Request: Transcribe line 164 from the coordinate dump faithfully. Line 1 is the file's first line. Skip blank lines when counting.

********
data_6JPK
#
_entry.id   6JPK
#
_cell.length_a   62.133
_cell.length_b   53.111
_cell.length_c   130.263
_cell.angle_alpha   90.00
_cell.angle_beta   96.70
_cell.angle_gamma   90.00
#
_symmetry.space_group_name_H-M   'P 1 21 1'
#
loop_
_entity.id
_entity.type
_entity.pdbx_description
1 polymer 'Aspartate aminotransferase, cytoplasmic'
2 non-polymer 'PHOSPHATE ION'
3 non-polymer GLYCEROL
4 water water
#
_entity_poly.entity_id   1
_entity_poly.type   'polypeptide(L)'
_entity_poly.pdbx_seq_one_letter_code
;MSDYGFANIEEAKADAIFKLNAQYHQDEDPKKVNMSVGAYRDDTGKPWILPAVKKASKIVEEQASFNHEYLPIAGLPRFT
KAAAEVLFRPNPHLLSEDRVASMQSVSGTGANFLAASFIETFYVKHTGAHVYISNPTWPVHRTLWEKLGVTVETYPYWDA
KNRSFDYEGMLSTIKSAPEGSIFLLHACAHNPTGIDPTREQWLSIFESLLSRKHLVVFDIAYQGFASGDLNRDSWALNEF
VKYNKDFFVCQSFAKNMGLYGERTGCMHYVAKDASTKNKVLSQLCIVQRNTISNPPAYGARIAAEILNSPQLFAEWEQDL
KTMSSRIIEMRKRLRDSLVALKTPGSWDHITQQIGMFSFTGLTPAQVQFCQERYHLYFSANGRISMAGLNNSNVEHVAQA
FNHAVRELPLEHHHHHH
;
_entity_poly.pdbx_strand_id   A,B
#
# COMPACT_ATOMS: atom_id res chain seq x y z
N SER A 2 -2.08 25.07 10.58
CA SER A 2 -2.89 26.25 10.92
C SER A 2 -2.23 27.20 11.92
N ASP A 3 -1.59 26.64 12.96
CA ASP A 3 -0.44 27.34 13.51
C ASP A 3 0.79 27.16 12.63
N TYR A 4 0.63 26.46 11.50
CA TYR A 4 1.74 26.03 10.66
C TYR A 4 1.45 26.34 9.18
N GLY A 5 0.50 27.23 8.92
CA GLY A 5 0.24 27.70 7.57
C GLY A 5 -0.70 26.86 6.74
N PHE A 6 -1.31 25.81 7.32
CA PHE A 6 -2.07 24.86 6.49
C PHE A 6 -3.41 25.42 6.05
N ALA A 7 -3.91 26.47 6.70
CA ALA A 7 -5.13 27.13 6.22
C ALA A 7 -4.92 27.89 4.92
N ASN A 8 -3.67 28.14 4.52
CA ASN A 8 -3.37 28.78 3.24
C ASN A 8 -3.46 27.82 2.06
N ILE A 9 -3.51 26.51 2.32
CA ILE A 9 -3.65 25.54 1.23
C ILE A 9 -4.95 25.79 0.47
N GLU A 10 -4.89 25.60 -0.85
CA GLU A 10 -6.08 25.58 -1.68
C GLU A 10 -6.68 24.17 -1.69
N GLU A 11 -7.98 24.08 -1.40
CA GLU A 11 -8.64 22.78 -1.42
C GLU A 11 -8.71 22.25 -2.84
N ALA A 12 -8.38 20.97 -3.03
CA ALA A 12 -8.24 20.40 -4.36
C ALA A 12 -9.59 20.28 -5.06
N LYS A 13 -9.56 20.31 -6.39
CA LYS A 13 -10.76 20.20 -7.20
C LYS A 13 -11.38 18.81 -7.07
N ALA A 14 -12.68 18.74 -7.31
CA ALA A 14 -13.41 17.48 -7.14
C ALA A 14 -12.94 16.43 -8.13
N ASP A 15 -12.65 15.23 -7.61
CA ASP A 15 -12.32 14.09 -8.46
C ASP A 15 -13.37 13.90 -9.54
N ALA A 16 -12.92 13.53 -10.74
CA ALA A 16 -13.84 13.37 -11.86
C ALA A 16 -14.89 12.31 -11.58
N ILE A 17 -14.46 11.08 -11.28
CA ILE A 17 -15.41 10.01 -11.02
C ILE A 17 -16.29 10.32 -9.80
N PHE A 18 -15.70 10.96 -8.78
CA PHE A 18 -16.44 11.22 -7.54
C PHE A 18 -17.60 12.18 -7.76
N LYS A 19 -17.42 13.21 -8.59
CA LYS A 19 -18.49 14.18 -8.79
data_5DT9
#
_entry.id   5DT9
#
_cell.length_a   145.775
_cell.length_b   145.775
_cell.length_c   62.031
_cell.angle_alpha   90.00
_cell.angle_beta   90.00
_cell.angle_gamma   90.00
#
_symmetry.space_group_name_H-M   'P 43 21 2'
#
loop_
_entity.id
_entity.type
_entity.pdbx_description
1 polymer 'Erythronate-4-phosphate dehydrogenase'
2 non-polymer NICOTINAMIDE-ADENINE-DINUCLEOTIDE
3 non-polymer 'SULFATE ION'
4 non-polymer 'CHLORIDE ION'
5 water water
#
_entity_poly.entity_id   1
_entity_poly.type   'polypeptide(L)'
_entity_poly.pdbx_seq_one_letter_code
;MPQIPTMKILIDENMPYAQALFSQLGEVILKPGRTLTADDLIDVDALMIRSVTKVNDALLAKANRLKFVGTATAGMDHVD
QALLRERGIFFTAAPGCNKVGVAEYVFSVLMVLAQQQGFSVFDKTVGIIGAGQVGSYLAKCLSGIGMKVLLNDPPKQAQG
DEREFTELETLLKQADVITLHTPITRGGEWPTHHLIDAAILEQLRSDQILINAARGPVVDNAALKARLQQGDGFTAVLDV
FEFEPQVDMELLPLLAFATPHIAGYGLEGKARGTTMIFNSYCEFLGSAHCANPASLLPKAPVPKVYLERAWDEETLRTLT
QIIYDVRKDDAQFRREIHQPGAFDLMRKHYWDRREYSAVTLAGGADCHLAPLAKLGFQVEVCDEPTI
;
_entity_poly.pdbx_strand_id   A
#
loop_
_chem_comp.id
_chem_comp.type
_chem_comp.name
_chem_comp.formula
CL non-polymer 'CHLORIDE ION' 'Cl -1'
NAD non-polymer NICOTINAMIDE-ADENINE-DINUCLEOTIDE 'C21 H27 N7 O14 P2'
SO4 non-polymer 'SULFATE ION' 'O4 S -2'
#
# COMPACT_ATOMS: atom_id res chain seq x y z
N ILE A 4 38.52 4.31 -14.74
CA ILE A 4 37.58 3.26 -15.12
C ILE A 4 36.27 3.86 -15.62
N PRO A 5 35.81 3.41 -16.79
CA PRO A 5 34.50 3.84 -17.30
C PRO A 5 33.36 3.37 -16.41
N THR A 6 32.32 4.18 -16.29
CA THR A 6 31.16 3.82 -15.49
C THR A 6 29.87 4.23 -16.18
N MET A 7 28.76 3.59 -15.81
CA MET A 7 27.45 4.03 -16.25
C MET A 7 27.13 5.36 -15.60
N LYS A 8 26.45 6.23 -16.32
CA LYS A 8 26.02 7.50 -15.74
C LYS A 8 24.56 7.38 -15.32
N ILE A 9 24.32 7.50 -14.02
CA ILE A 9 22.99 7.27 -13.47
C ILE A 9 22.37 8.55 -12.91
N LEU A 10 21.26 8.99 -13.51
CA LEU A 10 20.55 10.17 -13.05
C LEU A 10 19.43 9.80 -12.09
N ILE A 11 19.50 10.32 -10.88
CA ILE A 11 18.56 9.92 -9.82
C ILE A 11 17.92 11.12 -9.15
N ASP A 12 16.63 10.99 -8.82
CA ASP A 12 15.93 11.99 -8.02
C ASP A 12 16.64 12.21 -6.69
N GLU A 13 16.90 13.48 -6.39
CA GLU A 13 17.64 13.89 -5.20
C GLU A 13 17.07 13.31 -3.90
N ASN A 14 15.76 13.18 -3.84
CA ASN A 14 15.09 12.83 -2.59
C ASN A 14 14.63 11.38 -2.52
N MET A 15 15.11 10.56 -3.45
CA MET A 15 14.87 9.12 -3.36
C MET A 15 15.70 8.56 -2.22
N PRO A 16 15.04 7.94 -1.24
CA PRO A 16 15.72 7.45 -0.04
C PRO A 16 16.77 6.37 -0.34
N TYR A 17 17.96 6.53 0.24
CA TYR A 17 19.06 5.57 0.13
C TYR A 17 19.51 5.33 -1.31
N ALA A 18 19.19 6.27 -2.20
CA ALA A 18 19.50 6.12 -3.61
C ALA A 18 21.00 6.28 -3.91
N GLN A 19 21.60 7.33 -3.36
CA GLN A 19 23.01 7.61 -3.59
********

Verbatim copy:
CA ASN A 14 15.09 12.83 -2.59